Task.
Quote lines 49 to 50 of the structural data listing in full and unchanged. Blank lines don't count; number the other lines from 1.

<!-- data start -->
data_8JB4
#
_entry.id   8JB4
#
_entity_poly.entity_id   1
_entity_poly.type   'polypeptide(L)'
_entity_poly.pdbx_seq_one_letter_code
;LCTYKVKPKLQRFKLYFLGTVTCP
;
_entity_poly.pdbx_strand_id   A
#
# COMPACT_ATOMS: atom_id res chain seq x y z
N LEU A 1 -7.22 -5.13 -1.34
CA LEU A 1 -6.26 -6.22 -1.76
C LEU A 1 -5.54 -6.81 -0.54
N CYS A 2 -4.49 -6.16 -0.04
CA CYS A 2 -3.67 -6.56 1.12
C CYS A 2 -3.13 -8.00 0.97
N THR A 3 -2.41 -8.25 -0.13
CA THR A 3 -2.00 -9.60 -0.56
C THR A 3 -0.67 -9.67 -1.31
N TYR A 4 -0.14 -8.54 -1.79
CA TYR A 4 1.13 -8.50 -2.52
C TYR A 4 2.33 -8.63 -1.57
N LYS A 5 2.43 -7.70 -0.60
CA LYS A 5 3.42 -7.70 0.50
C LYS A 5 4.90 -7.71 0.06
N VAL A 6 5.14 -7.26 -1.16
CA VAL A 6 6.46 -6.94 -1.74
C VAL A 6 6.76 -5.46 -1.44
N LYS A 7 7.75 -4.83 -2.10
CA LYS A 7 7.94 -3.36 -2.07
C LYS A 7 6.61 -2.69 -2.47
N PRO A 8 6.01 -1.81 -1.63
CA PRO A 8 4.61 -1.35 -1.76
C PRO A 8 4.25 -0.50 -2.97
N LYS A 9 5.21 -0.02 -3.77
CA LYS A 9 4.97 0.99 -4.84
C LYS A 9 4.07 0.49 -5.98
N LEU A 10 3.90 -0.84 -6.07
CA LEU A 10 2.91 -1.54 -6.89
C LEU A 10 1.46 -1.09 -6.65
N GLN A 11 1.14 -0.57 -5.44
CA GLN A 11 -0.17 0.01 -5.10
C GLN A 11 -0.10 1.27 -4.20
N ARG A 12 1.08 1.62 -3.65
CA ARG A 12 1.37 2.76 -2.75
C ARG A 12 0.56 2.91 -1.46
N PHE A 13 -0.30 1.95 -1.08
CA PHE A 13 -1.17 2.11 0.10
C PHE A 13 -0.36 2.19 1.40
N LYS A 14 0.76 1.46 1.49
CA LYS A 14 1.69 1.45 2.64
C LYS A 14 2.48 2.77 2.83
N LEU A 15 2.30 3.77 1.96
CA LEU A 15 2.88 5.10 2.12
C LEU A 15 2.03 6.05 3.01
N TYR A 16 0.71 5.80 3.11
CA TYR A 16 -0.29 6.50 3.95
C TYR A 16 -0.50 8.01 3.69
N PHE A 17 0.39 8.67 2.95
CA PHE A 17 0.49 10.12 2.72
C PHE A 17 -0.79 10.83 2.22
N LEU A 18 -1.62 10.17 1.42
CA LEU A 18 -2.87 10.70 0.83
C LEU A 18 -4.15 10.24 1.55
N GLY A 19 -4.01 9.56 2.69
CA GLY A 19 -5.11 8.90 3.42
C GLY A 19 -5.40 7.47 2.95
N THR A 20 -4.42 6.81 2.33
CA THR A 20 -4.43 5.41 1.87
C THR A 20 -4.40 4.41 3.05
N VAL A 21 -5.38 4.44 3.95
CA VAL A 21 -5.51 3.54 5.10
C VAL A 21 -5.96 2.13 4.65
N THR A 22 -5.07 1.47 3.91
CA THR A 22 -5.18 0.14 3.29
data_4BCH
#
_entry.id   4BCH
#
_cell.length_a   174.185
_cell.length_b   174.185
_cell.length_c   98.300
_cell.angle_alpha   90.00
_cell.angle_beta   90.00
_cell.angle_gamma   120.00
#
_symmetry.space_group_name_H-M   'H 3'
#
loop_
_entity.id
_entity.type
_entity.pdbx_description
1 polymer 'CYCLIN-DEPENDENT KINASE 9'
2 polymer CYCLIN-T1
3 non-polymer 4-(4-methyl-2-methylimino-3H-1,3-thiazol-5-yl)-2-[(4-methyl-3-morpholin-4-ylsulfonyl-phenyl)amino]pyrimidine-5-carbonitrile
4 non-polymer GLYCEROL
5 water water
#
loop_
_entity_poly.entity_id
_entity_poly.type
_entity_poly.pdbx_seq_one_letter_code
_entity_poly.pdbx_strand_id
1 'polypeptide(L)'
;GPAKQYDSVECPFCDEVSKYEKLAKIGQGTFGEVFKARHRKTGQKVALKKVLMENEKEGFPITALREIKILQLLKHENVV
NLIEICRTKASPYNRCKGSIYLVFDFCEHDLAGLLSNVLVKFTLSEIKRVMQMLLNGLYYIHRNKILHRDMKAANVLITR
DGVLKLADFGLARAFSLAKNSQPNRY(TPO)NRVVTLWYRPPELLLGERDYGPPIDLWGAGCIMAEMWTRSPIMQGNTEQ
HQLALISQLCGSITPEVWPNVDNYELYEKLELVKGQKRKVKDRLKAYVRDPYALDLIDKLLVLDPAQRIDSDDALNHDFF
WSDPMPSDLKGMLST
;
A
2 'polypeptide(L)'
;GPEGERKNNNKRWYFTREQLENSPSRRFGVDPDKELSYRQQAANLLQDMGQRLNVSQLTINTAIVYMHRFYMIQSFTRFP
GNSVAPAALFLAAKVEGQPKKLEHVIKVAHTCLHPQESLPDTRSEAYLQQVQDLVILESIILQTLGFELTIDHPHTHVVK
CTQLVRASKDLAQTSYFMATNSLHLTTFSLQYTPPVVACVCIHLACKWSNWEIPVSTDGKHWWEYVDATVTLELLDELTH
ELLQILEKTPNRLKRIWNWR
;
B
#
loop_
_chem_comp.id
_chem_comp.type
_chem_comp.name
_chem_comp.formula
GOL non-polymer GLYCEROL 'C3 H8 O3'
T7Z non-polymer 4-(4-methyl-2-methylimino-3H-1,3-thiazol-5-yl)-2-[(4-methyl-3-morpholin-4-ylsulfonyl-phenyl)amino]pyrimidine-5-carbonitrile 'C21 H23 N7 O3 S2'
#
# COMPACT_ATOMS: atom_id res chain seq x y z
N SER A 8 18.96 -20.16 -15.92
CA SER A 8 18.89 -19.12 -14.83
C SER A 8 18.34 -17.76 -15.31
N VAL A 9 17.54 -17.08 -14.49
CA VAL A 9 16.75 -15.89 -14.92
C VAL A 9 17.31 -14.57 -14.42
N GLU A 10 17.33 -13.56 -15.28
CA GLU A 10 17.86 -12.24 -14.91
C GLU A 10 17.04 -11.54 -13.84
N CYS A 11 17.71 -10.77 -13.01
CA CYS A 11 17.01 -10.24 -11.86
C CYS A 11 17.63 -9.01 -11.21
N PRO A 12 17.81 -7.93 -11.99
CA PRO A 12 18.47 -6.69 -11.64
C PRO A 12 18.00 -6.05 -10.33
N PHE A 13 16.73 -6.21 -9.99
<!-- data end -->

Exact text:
N PHE A 13 -0.30 1.95 -1.08
CA PHE A 13 -1.17 2.11 0.10